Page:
On March 7, 1911, Rutherford published an article where he assumed that an atom contained, “a positive charge Ne at its center, and surrounded by a distribution of negative electricity Ne uniformly distributed within a sphere of radius R.[13]” Rutherford then derived from the experimental results that the charge on the platinum nucleus was about 100e and the nucleus has a radius that is more than 10,000 times smaller than the atom[14]

He was startlingly close, we now think that platinum has a charge 78e and the nucleus has a radius around 100,000 times smaller than the atom! 

The nucleus is ridiculously small, “if an atom were expanded to the size of a cathedral, the nucleus would be only about the size of a fly.[15]”  A fly that holds 99.9997% of the weight!  Or, in reverse, 99.999999999999999% of an atom is filled with only 0.0003% of the weight.

So, if everything is basically almost nothing then why are solid objects solid?  Why don’t I just fall through the floor?  Well, it is because of the teeny tiny electrons in everything.  The electrons in the atoms in your shoes push against the electrons in the atoms in the floor when they get close enough to each other. 

You are not really touching the floor!  You are actually hovering above it due to electrical forces!  Crazy, eh?

In 1913, Geiger and Marsden did conduct a gold foil experiment although it wasn’t done with a wrap around screen but a microscope coated with a screen that could be moved in a full circle.  That experiment validated Rutherford’s conclusions and proved that the nucleus was positive, which he was pretty confident about in 1910 but it was nice to have validation. 

Rutherford’s model created a lot of interesting questions.  One of the biggest ones had to do with the charges of the negative electrons and the positive nucleus.  Opposite charges attract, so what keeps the negative electrons from being sucked into the positive nucleus? 

Even if the electrons were spinning around the nucleus like planets then they would be accelerating charges (spinning is a form of acceleration), which should, according to Maxwell’s laws, be creating electromagnetic waves, which would cause the electrons to lose energy and spiral into the nucleus. 

In other words, according to the laws of classical physics, Rutherford’s atom should just implode.  But we exist.  So, either Rutherford was wrong or the basic rules of physics don’t work for atoms! This is why, in July of 1913, a young Danish man who was working for Rutherford named Neil Bohr made the first quantum mechanical view of the atom, the Bohr model.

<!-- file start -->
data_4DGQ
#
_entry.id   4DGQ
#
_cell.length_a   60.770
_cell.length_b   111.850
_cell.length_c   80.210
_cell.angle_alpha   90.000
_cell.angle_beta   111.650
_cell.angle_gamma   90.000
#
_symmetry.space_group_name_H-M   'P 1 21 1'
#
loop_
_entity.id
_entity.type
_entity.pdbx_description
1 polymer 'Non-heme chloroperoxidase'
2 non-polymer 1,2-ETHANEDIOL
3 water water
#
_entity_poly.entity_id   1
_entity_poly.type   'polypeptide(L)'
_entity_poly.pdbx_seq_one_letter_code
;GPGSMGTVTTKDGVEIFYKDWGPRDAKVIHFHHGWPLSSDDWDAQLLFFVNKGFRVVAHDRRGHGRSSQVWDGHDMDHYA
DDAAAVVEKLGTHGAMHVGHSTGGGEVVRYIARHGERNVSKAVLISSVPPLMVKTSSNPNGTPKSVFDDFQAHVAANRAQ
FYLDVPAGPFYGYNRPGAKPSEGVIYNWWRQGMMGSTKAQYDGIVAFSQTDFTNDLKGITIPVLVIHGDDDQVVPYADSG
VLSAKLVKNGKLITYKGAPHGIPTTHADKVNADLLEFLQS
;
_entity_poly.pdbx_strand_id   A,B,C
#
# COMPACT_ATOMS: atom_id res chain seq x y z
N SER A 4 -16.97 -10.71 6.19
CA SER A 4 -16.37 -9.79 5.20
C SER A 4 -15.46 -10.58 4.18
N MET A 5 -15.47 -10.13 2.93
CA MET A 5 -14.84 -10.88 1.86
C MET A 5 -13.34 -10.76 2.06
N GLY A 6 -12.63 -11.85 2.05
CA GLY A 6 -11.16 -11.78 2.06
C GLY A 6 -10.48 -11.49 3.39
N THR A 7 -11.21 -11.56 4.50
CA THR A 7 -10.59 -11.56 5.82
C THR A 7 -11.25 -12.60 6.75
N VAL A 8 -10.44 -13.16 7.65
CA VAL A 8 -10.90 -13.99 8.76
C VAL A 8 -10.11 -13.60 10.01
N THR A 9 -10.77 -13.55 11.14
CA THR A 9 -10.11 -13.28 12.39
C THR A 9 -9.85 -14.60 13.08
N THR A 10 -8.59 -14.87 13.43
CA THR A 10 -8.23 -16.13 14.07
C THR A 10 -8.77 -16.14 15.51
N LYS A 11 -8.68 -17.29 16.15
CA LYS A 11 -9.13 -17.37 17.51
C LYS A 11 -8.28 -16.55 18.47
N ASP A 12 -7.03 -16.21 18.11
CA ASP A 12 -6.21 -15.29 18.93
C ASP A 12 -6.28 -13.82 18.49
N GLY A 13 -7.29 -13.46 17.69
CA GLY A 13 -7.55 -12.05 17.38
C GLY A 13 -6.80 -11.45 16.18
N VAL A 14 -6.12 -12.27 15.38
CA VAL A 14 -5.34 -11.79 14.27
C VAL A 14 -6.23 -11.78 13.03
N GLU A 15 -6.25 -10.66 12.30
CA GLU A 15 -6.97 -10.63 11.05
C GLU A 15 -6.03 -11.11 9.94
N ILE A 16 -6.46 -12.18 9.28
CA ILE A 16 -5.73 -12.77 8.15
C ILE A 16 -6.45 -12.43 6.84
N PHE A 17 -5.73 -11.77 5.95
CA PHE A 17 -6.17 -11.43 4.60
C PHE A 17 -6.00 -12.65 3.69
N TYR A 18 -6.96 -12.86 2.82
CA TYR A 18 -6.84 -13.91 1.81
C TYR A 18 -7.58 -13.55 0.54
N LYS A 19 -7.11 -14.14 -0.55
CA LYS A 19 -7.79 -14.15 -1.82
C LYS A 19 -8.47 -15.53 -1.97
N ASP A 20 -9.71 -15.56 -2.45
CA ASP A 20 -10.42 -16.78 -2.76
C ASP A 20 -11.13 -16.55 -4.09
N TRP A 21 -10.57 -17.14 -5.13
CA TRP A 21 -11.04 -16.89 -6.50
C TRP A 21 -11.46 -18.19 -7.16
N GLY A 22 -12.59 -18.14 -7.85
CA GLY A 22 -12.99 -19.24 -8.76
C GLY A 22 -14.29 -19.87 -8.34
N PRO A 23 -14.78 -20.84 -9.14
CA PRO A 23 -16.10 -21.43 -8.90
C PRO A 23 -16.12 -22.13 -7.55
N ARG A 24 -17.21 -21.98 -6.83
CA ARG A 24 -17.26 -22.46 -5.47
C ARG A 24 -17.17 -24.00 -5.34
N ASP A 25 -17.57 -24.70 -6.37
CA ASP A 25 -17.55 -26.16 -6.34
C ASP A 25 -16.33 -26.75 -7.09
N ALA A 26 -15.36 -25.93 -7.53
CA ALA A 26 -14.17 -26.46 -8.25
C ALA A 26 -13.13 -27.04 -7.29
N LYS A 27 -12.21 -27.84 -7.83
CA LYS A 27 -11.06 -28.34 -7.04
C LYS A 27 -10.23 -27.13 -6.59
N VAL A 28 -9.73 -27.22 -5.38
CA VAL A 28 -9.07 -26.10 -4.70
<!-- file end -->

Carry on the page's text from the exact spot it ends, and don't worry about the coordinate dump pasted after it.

In this model, Bohr relied on the results from a 1900 paper on blackbody radiation written by a man named Max Planck.  But to tell that story (and the story of quantum mechanics in general), I first want to take a step back to the man who came up with the idea of blackbody radiation in the first place.  This is a fabulous story of a tiny man and his large friend who transformed our world with a prism and literally got gold from the sun.  How Kirchhoff and Bunsen discovered spectroscopy, the systematic study of the light from elements, and how that led to the idea of blackbody radiation is next time on the lightning tamers. 


[1] Thomson, JJ “On the Structure of the Atom…” The London, Edinburgh and Dublin Phil. Mag vol. 7 1904

[2] Rutherford, E “Retardation of the alpha Particle from Radium in passing through Matter” The London, Edinburgh and Dublin Phil. Mag vol. 12 1906 p. 144

[3] Rutherford, E “Retardation of the alpha Particle from Radium in passing through Matter” The London, Edinburgh and Dublin Phil. Mag vol. 12 1906 p. 145

[4] Rutherford to Bumstead July 11, 1908 quoted in Eve, A. S. Rutherford p. 180

[5] Rutherford, E and Geiger, H “An Electrical Method of Counting the Number of alpha particles from Radio-active Substances” Proceedings of the Royal Society of London.  Vol. 81 July 17, 1908 p. 141

[6] Rutherford, E to Hahn, O, Jan 27, 1908 quoted in Eve, A.S. Rutherford p. 175

[7] Rutherford, E and Geiger, H “An Electrical Method of Counting the Number of alpha particles from Radio-active Substances” Proceedings of the Royal Society of London.  Vol. 81 July 17, 1908 p. 161

[8] Rutherford, Ernest “Forty Years of Physics” in Background to Modern Science, 1938 p 48 

[9] Geiger, H, Marsden, E “On a Diffuse Reflection of the alpha Particles” Royal Society of London vol. ? June 17, 1909 p. 499

[10] Rutherford, Ernest “Forty Years of Physics” in Background to Modern Science, 1938 p 48 

[11] Rutherford, E. to Boltwood, B, December 1910, recalled in Geiger, Reeves, Richard A Force of Nature: The Frontier Genius of Ernest Rutherford p. 80

[12] Rutherford, Ernest “Forty Years of Physics” in Background to Modern Science, 1938 p 48 

[13] Rutherford, E “The Scattering of alpha and beta particles by Matter and the Structure of the Atom” Philosophical Magazine vol. 21 (1911) p. 671

[14] The actual quote was “We shall suppose that for distances less than 10-12 cm the central charge… may be supposed to be concentrated at a point” However, he also assumed that the atom had a radius of about 10-8 cm which makes the nucleus about 10,000 times smaller than the atom. Rutherford, E “The Scattering of alpha and beta particles by Matter and the Structure of the Atom” Philosophical Magazine vol. 21 (1911) p. 671

[15] Bryson, Bill “A Short history of nearly everything” p. 141